Today students will be discussing, analyzing, and determining the significance of the concept of Lashon Hara. As we dive deeper into our discussion of interpersonal mitzvot, students will be asked to create connections between these lessons and their own lives.
Our classes will also examine and discuss the sources that were provided by Kehillat Beth Israel. These resources provide food for thought along with a detailed explanation of “how to” shake the lulav and etrog.
This week we will begin discussing interpersonal mitzvot. Our course will focus on understanding and incorporating Jewish values into our lives. As the year progresses, we will begin to read and analyze Pirkei Avot.
The link below can be used to access the Google Slides Presentation that we will be using in class to take notes/participate in activities. Students should feel free to bookmark this page on their device. Please note that this document is a living tool, which will be changed and updated regularly.
As we have discussed throughout the week, tefillah will look and feel a bit different this year. We will be having various tefillah experiences in our classroom during our Jewish studies class.
Each week, a student from each class will compose a d’var Torah and present it to their peers.
What is a D’var Torah?
A D’var Torah (a word of Torah) is a discussion or explanation based on the weekly parsha. The D’var Torah provides a brief summary and analysis of a lesson or interesting interpretation regarding the weekly Torah portion.
Assignment: Each student will create a D’var Torah for an assigned portion that will be shared with their peers during the correlating Thursday tefillah service. Students will practice their public speaking skills and actively engage in Torah study. This assignment will count towards your grade for both Language Arts and Jewish Studies rubrics.
We will create a schedule in class to assign the various parshiyot.
Good morning middle school students! Over the course of this week we will be reading and discussing a few articles pertaining to Judaism and the pandemic. The purpose of these discussion are to stimulate discussion and think about current events through a Jewish lens. Reflection is essential as we prepare to enter the High Holidays.
As we continue our conversations on racial injustice and our responsibilities to aid change, our middle school students (and many parents) participated in a panel discussion on race and racism in Canada and the US.
Briellen Griffin, an American scholar on race and education, introduced our students to the concepts of systemic racism and the concepts of White Privilege. She also shared a bit of the privilege she receives as a black woman who can “pass” as white.
Kayne Alleyne-Adams, a former CJPAC fellow, discussed the history of racism and inequality in Canada, as well as his own experiences including seeing his mother falsely arrested three times, and being told that he could not wear his hair in a preferred style due to racist policies of his school.
Our middle school students were empowered to “pray with their legs” and speak out against injustices they encounter with Dr. Mitzmacher sharing the recent example of the young adult who, with the power of an email, was able to persuade the Merriam-Webster Dictionary to official update the definition of “racism”.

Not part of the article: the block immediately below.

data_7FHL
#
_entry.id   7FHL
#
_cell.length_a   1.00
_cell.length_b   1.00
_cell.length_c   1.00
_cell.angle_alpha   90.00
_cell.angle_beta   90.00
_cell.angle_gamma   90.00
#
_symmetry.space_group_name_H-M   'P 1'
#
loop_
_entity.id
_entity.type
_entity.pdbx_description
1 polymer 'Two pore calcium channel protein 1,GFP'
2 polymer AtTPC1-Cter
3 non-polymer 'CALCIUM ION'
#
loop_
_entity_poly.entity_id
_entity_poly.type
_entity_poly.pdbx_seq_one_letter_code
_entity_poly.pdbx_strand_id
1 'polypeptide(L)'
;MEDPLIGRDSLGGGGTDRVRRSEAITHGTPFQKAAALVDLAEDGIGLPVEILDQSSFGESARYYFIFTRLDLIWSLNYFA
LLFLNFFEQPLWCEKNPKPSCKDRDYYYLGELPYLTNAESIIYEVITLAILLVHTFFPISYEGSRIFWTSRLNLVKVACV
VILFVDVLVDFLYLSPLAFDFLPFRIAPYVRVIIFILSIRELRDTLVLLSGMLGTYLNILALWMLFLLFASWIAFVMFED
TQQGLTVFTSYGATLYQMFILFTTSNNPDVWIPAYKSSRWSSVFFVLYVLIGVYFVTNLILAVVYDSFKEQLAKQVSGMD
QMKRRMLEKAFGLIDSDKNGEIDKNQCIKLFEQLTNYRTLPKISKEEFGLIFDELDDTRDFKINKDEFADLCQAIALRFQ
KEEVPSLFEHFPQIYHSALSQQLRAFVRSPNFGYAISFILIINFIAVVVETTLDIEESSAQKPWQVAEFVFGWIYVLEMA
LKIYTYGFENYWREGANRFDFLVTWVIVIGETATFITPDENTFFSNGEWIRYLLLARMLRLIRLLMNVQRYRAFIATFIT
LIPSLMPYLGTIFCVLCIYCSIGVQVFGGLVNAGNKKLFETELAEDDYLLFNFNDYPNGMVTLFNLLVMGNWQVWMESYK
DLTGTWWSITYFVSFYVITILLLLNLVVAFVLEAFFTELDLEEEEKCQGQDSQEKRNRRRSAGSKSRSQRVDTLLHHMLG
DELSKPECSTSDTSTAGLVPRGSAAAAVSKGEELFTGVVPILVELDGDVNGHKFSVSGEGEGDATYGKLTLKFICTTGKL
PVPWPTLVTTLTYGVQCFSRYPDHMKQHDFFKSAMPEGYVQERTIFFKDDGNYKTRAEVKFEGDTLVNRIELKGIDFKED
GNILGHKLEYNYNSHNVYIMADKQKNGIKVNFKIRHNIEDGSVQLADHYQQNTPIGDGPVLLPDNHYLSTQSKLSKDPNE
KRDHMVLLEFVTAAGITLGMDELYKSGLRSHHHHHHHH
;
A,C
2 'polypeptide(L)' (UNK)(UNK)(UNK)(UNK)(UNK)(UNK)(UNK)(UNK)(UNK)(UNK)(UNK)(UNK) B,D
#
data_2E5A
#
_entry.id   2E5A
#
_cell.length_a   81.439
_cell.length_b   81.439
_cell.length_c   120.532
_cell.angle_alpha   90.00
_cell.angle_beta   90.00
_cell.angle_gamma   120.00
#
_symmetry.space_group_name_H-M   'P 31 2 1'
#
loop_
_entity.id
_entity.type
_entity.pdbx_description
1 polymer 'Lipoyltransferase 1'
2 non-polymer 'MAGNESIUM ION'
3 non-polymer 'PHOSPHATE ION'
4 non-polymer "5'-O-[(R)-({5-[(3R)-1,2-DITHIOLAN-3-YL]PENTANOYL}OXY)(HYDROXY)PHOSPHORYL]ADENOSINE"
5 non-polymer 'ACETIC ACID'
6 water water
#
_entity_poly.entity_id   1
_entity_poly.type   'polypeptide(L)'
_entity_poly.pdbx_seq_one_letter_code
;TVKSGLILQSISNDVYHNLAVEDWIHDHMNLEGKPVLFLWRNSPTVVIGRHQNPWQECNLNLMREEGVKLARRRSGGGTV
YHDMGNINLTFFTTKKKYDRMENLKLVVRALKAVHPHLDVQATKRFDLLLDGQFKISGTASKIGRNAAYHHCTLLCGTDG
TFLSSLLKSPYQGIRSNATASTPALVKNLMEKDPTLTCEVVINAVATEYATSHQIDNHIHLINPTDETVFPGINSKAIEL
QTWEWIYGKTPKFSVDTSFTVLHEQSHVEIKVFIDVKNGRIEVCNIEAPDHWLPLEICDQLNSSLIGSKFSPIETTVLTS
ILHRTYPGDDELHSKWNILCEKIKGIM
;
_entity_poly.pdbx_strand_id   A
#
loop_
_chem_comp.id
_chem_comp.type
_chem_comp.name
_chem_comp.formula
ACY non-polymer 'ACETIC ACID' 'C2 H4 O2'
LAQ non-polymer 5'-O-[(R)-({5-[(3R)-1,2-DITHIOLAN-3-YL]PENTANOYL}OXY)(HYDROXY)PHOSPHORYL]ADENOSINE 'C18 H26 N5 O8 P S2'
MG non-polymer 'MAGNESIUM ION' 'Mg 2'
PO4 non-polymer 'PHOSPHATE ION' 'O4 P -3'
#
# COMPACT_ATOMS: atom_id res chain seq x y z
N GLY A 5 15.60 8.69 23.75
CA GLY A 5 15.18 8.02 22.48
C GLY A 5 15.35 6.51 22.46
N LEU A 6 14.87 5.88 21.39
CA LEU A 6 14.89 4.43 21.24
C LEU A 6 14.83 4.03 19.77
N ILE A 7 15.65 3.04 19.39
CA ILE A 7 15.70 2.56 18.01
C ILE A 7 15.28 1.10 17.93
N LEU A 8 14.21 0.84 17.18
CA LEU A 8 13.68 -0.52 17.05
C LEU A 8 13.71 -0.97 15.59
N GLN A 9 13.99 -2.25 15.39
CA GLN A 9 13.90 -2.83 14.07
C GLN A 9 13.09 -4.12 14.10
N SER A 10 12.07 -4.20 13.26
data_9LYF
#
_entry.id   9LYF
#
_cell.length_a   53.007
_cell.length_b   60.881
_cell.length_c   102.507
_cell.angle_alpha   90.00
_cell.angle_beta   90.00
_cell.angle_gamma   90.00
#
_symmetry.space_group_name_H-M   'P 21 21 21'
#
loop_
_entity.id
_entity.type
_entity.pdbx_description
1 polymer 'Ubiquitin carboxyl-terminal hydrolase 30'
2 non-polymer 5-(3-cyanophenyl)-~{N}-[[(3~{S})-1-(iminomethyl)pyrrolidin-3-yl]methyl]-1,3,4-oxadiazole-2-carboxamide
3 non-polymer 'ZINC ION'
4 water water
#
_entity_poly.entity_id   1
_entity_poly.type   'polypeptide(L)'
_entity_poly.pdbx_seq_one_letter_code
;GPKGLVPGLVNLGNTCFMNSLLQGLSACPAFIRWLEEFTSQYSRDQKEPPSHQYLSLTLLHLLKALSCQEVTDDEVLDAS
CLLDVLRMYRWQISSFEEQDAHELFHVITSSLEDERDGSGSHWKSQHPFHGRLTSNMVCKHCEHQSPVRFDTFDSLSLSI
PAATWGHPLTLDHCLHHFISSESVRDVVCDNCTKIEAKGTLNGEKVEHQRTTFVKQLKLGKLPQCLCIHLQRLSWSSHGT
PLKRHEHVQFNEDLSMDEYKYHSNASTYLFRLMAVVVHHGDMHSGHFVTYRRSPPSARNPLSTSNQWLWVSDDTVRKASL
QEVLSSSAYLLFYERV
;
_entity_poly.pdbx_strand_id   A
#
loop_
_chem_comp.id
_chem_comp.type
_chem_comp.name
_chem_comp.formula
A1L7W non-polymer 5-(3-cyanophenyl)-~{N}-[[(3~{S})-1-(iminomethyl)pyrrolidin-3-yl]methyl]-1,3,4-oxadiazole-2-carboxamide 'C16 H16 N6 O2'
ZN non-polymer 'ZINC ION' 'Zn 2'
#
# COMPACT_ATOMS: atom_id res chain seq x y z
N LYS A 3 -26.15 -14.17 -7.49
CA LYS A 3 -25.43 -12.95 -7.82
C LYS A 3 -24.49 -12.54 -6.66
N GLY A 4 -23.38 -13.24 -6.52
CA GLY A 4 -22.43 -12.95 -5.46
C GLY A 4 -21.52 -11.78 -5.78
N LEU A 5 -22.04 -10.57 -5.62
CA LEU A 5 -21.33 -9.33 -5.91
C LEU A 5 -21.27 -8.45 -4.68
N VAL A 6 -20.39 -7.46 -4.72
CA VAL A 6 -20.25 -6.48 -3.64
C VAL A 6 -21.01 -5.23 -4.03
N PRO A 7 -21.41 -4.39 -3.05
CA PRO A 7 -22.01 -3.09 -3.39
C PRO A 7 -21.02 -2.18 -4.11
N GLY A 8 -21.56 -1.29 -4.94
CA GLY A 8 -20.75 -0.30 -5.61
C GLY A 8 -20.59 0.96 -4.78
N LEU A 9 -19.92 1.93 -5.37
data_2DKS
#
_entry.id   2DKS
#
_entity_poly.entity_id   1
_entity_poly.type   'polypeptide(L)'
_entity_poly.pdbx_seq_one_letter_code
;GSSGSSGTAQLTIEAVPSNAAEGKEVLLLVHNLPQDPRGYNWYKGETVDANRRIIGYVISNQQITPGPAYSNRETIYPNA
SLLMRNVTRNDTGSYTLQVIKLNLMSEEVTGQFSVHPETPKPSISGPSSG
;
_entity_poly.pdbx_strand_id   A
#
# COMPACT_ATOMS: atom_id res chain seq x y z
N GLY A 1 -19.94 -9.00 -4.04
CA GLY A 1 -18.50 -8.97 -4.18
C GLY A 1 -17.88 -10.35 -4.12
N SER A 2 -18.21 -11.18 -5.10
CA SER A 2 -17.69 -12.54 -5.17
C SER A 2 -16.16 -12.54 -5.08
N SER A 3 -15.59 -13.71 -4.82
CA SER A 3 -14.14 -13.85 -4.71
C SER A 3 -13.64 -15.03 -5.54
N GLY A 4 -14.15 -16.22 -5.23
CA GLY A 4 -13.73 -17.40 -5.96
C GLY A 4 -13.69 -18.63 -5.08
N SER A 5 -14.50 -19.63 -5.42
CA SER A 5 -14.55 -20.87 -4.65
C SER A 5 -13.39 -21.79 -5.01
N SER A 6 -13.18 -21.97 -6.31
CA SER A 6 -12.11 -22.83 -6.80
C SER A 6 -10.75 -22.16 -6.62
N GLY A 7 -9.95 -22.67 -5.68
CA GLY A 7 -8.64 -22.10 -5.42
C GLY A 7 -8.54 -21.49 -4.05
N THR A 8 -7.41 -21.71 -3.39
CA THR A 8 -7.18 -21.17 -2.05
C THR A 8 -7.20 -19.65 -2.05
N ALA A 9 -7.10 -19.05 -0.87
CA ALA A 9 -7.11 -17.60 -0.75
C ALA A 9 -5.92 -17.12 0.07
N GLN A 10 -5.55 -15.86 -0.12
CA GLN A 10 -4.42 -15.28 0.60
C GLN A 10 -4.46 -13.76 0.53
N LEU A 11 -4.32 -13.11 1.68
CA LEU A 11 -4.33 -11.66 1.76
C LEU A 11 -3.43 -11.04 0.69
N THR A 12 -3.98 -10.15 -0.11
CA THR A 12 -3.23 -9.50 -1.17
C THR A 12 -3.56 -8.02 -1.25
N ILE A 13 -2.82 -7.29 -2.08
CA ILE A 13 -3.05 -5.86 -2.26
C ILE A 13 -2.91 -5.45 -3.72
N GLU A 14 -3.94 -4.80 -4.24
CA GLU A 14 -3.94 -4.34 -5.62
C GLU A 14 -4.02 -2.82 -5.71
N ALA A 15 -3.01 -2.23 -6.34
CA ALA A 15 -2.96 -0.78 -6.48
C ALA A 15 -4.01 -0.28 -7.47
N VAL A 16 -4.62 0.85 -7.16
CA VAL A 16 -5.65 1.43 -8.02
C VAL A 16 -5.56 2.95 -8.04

Today students will begin an exploratory project as we analyze and create our own interpretations of the final three chapters of Pirkei Avot. Over the last four months, we have spent time reading, analyzing, creating connections, and developing personal interpretations connected to different verses of Pirkei Avot. This final project incorporates all of those components along with a chance to show off your creative abilities and media literacy skills.
Assignment: Students are being tasked with diving deeper into one specific mishnah from the final three chapters of Pirkei Avot. Each student will create their own video that demonstrates their mastery of our interpretive skill sets.
Important note: You are only choosing ONE mishnah to focus on for this entire project
Yesterday we watched a live stream of the Yom HaShoah ceremony that took place in Israel. Today the middle school students had a unique opportunity to chat with Holocaust survivor Irene Zisblatt via Google Meet. She shared her unimaginable story and distinctive perspective about hatred, faith, and the Holocaust. We are incredibly appreciative that Irene was able to take the time to spend a few hours with our students. I shared with the students that we are all truly lucky to be able to interact with a Holocaust survivor, as this opportunity will not be afforded to the next generation of individuals. We have the responsibility to never forget these atrocities and to retell their stories.
Click here to watch the our Google Meet conversation with Irene:
As Passover approaches, we will spend the week in Jewish Studies focusing on the modern meaning of the Haggadah. Students will be creating their own 2020 Virtual Haggadah. Students will work in groups to design their own Haggadah. You will have the opportunity to work on this assignment Dr. Marcovitz and Mr. Washerstein’s Jewish Studies classes. For those groups that finish early, there is an optional extended learning opportunity. Reminder the Pirkei Avot Playlist Assignment will still be due on Friday, April 3rd, 2020.